A friend, Helen M, sent me this link to a recent piece in the US online publication, PR Weekly, it talks about how journalism and journalism education are changing in response to the convergence factor of digital technology.
It lists a whole lot of new stuff that journalism educators and students are/should perhaps be doing in the classroom.
If we continue teaching shorthand,where do we find room for new stuff? What do we leave out?
It might be tempting to argue that more practical stuff should be included at the expense of what detractors call “theory”, or “media studies”. But what about journalism theory?
Isn’t there a place in journalism education for an intellectual discussion about the values and meaning of journalism.
To deny space for such discussions is to doom journalism education and the reporters of the future to repeat the same mistakes over and over. Self-reflection is necessary for the news industry to cope with change; so to is a willingness to embrace change.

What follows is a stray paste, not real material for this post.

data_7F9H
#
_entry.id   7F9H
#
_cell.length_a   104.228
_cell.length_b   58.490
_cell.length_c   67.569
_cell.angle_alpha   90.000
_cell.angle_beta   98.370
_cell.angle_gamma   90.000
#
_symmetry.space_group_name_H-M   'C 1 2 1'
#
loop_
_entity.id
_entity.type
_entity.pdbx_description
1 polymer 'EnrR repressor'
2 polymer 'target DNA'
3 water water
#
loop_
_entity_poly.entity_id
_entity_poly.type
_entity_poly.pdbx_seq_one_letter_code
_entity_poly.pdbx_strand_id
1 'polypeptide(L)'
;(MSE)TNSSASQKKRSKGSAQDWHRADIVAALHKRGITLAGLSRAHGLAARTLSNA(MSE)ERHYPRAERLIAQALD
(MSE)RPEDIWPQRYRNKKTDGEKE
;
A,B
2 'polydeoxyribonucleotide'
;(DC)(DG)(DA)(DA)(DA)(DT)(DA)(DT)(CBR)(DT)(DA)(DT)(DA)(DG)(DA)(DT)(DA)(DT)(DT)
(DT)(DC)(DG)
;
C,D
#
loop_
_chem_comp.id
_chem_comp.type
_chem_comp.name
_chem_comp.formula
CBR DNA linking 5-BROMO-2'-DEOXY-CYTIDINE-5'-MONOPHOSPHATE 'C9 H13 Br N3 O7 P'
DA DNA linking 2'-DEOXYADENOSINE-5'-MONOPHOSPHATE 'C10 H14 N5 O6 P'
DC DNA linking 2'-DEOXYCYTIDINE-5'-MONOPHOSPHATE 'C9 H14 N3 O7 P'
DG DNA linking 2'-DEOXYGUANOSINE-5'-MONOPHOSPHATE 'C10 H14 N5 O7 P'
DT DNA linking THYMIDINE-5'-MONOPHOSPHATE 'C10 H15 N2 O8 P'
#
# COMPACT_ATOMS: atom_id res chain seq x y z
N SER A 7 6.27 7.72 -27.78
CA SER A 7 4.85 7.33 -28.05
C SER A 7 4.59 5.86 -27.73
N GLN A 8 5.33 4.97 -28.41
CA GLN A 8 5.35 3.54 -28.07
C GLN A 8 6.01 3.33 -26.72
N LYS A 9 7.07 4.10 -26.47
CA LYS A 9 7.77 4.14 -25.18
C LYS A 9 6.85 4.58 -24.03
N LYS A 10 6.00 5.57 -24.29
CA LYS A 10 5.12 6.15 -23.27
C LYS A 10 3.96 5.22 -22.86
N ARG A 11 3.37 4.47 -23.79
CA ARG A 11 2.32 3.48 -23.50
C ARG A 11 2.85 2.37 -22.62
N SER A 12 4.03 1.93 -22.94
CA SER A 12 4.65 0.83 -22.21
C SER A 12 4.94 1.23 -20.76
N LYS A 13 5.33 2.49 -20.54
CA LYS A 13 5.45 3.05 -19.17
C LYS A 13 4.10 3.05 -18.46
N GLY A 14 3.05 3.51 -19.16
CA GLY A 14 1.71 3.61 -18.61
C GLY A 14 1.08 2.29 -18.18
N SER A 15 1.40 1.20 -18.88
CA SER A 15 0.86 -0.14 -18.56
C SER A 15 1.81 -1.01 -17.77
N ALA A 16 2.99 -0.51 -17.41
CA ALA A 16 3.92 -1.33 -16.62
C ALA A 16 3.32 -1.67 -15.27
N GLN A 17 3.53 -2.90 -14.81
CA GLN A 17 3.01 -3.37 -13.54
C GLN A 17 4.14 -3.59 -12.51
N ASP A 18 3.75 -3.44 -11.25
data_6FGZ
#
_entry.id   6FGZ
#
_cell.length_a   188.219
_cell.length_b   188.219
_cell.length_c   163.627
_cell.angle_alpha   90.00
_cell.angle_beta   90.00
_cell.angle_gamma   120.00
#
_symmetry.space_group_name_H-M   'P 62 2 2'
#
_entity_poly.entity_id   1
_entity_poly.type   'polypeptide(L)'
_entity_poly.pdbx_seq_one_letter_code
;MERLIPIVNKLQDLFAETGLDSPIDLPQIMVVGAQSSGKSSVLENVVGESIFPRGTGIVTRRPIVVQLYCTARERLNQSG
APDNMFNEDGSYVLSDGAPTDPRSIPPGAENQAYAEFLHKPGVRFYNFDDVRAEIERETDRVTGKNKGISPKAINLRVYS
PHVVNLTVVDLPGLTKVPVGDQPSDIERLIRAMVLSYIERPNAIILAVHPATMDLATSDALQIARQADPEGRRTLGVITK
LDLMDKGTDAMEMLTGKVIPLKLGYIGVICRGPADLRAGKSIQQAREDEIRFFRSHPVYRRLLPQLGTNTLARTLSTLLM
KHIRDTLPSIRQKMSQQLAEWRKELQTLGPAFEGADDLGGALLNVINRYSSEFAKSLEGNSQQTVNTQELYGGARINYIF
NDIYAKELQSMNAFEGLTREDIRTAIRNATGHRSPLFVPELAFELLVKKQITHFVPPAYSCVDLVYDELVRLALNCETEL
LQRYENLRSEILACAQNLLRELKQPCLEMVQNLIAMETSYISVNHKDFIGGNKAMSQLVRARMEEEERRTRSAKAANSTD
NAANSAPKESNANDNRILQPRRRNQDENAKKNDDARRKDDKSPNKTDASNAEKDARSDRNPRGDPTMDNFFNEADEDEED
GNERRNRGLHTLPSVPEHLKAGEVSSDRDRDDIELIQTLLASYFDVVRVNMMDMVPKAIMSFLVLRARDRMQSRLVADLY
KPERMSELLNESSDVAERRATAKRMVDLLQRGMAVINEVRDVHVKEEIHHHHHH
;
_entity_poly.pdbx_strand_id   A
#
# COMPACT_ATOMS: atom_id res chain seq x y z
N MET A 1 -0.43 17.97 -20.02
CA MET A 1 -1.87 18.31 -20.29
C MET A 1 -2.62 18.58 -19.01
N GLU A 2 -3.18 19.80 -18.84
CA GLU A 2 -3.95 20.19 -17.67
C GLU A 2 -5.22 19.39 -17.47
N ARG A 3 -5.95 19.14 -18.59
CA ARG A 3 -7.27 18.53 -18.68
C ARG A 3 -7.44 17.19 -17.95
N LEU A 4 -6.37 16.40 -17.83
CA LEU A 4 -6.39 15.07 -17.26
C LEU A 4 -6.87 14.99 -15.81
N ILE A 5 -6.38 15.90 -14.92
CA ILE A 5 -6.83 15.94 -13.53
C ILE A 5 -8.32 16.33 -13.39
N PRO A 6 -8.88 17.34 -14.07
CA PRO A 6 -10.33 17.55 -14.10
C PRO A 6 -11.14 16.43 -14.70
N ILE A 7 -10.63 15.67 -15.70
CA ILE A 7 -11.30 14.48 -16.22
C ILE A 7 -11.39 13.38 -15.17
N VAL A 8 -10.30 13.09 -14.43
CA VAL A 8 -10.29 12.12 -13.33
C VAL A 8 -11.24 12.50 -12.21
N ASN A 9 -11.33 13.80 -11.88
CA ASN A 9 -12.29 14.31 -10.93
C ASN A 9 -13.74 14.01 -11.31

In particular, as the industry is changing younger reporters will need new and different skills; the definition of who is a journalist is also changing.
This is not necessarily a new idea, I’ve written about it in Communication & New Media (Hirst & Harrison 2007, OUP) in terms of the changing reportorial community.
Now this is an even more pressing issue because of the rise of the “accidental” journalist, not just the “citizen” journalist. Do we ignore this or embrace it?
There has to be room in the journalism curriculum for these issues to be put in front of students and we also have to think of these issues in terms of our current and future research.